Social media platforms have impacted our lives in countless ways. They influence the clothes we wear, the food we eat, the places we go — and now, the investments we make.
Retail investors, particularly younger ones, frequently turn to friends and strangers on social media for investing advice. Though social media and online forums can certainly have a positive impact on our investing habits — at a minimum, they expose us to new ideas and teach us about new tools — investors need to be cautious about the information (or misinformation) they incorporate into their own strategies in this new, digital age of financial advice.
It’s not a stretch to say that social media is leading today’s young investors to strategies that their parents never dreamed of. Younger investors are trying to time the market and trading more frequently than they did a year ago, possibly because they see constantly changing advice on investment forums and from various “influencer.
A recent study found that 21% of Gen Z and 19% of millennials time the market as an investment strategy, while only 12% of Gen X and 6% of baby boomers do the same.
Of course, timing the market can be a flawed strategy. Research from Seeking Alpha conducted in 2019 found that investors who timed the market needed to be “perfectly exact” to outperform a long-term investment by more than 2%.
Market timing, while tempting, involves getting two nearly impossible decisions right: when to sell and when to get back in. Investor sentiment can pivot in an instant. If someone happens to miss selling after the latest rally, they may seriously pay for it.
As a millennial working in personal finance, I’ve observed the influx of information and misinformation on social media. It’s led me to think about ways to account for new, unreliable sources of influence.
I’ve found three approaches that help investors ensure their mindsets are clear and unshakable in the face of market changes.
1. Diversification is a way to build long-term wealth
First, diversification is a way to build long-term wealth. Day trading is just a portion of a complete and diversified portfolio.
This type of short-term investing isn’t a hobby. It’s a full-time job that can have a life-changing impact on your future financial wellness. The average investor won’t necessarily find financial success from day trading alone — it can help if it’s part of a broader strategy.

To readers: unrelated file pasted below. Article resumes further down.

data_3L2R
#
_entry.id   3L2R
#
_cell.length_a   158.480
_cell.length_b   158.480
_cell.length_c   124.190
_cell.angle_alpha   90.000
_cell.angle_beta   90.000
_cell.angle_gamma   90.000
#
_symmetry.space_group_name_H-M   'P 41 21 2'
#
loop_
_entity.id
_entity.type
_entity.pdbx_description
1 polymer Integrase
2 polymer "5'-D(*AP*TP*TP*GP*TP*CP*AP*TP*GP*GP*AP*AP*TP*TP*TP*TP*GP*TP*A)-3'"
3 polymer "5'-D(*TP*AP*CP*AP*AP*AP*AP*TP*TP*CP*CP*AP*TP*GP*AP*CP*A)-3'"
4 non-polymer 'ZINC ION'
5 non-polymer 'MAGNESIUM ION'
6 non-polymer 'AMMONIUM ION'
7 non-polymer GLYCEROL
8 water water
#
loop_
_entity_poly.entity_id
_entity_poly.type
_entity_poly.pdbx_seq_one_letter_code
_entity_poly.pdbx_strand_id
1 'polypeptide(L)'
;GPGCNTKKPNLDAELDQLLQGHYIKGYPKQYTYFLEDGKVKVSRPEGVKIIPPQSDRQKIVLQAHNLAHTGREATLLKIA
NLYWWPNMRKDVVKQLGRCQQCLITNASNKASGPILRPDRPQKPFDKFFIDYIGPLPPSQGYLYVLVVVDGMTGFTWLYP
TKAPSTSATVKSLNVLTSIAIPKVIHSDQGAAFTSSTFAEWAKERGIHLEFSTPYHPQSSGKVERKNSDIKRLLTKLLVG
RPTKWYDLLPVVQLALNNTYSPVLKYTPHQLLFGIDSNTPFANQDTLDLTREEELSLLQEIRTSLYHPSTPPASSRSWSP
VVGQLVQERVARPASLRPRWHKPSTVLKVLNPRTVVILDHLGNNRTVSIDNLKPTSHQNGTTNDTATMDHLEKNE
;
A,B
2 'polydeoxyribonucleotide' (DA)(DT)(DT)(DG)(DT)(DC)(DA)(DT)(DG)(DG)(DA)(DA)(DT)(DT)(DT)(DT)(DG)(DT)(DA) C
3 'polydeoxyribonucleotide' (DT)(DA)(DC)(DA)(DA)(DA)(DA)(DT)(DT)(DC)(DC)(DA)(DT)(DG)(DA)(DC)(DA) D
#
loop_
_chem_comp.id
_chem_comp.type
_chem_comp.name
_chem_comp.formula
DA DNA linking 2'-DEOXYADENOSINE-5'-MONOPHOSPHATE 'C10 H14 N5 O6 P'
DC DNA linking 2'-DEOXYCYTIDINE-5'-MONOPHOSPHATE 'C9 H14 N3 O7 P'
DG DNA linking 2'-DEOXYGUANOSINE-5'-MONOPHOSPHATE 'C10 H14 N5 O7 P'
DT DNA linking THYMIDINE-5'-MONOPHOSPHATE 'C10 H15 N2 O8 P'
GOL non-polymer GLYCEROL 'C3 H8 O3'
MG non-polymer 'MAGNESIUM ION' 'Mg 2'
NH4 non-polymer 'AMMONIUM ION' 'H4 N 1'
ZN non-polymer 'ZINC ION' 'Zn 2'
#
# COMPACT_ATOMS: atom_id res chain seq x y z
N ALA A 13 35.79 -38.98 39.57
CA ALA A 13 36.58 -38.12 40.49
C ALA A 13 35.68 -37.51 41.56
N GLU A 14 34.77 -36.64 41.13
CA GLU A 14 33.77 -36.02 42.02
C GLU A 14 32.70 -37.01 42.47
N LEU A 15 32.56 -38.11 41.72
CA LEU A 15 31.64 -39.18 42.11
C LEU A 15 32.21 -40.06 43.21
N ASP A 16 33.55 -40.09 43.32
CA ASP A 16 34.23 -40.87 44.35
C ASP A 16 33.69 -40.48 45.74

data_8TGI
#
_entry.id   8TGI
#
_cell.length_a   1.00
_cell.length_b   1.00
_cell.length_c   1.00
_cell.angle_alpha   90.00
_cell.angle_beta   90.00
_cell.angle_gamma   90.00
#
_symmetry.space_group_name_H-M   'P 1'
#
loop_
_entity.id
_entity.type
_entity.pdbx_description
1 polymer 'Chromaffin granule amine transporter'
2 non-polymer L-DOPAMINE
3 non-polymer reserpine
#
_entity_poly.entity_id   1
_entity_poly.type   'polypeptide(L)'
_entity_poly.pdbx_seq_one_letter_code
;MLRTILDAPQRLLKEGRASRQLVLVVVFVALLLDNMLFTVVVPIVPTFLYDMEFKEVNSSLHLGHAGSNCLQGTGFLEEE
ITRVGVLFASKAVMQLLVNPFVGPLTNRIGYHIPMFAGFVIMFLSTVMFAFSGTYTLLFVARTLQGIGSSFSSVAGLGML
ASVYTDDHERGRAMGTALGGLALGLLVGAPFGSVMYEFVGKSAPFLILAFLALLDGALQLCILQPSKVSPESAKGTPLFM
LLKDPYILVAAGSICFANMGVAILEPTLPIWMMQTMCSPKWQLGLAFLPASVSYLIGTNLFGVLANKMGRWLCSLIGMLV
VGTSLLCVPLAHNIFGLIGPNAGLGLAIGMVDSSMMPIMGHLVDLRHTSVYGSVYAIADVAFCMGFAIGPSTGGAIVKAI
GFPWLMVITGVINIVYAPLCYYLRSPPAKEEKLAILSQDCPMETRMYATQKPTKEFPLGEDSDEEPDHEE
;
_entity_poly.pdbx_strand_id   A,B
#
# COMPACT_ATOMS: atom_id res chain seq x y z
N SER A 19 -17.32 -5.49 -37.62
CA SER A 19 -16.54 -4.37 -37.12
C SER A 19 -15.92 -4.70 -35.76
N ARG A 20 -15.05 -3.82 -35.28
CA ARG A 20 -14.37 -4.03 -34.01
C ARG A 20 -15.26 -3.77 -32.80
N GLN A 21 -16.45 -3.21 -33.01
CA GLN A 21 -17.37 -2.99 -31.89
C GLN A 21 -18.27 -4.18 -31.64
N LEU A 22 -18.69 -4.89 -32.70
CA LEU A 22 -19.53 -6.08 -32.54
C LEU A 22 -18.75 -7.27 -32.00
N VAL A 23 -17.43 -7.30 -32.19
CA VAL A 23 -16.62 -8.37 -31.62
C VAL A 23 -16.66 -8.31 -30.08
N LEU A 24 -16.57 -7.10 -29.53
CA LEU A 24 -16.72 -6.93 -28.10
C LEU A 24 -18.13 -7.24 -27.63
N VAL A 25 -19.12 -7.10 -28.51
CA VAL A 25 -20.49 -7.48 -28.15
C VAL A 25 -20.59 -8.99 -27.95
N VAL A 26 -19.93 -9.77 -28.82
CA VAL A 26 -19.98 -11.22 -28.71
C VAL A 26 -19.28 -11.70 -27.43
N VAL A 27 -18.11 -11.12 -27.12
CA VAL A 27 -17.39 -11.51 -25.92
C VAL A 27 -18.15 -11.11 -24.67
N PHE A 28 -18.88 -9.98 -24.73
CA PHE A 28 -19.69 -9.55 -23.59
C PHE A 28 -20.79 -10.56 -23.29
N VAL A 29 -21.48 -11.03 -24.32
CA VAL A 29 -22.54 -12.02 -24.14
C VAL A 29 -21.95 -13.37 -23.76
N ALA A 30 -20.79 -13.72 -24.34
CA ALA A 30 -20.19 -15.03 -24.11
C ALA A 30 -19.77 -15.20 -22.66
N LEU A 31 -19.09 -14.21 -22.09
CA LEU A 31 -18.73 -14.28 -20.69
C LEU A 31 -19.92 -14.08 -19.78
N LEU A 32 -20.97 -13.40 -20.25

Think of day trading like candy. For some investors it’s okay to have it in moderation, but it’s a small part of a balanced diet.
In addition to day trading, investors can incorporate long-term strategies such as growth investing, diversification, buying and holding, and dividend investing. These methods are designed to appreciate over the years and can be well-suited for younger investors with the luxury of longer time horizons.
2. Vet trends and financial information
If an investment seems too good to be true, it usually is. Investors of all ages must be skeptical about what they’re reading, particularly on social media where sources can be unknown or disguised.
Investing forums, like those found on Reddit, contain a wealth of knowledge. But make sure to carefully scrutinize and verify posted advice or information. Don’t blindly follow.
Consider the source of the information when vetting financial advice. What are the poster’s qualifications? Is the information contrary to something you read from a more trustworthy outlet? Every investor must ask these questions before putting money behind something new.
3. Sometimes, it’s best to log off and ignore the noise
Investing is exhilarating and engaging. It can also be stressful if your mood swings along with market highs and lows.
Putting your money behind stable stocks or exchange-traded funds and letting it slowly grow over time can be a more stable approach.
You won’t be a part of the quick wins that the people you follow on social media may experience, but you also will be less likely to experience financial whiplash via extreme losses.
If there’s one thing I would bet on, it’s that you’ll be happier in the long run.
— By Brian Barnes, founder and CEO of M1